CPU-level data leak technique still kicking, three years on

Spook.js side-channel attack can bypass Chrome protections against Spectre-style exploits

A newly discovered side-channel attack targeting Google Chrome can allow an attacker to overcome the web browser’s security defenses to retrieve sensitive information using a Spectre-style attack.

Dubbed Spook.js, the ‘transient execution side-channel attack’ can bypass Chrome’s protections against speculative execution (Spectre) exploits to steal credentials, personal data, and more.

This is according to the authors of a paper titled ‘Spook.js: Attacking Chrome Strict Site Isolation via Speculative Execution’ (PDF).

Spectre attacks

Spectre, which hit global headlines back in 2018, exploits flaws in the optimization features of modern CPUs to bypass the security mechanisms that prevent different processes from accessing each other’s memory space.

This allowed a wide range of attacks against different types of applications, including web apps, enabling attackers to steal sensitive information across different websites by exploiting how different applications and processes interact with processors and on-chip memory.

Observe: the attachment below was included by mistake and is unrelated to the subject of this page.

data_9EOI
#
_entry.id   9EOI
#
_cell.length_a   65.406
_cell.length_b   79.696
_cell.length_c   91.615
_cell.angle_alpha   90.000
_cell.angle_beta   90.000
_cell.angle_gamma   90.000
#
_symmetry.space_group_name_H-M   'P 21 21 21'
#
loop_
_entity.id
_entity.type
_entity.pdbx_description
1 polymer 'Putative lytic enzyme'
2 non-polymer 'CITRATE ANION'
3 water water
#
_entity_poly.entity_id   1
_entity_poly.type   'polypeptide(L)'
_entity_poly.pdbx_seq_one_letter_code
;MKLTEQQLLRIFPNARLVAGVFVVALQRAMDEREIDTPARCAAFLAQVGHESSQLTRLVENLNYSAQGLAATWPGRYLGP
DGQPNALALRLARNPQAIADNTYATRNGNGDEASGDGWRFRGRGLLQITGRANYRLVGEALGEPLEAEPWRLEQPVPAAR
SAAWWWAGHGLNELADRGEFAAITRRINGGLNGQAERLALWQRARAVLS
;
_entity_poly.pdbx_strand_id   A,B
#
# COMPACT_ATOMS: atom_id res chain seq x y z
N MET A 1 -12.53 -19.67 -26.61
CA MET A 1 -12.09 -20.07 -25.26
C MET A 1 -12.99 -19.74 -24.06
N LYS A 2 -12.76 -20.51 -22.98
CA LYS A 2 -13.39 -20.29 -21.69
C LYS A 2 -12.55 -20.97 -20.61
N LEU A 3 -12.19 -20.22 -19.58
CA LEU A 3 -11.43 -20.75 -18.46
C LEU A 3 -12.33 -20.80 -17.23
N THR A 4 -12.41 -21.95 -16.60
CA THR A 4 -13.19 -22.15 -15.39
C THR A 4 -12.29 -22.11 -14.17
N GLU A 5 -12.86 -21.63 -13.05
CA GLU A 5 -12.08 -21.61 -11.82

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Browser vendors have since deployed various countermeasures in order to make Spectre-style attacks harder to exploit.

Google Chrome introduced Strict Site Isolation, which prevents different webpages from sharing the same process. It also partitioned the address space of each process into different 32-bit sandboxes (despite being a 64-bit application).

By limiting all values to be 32-bit, this aims to prevent a Spectre attacker from being able to cross partition boundaries, further limiting information exposure the researchers explained.

No longer in isolation

Despite these protections being in place, researchers from the University of Michigan, University of Adelaide, Georgia Institute of Technology, and Tel Aviv University, said that Spook.js “shows that these countermeasures are insufficient in order to protect users from browser-based speculative execution attacks”.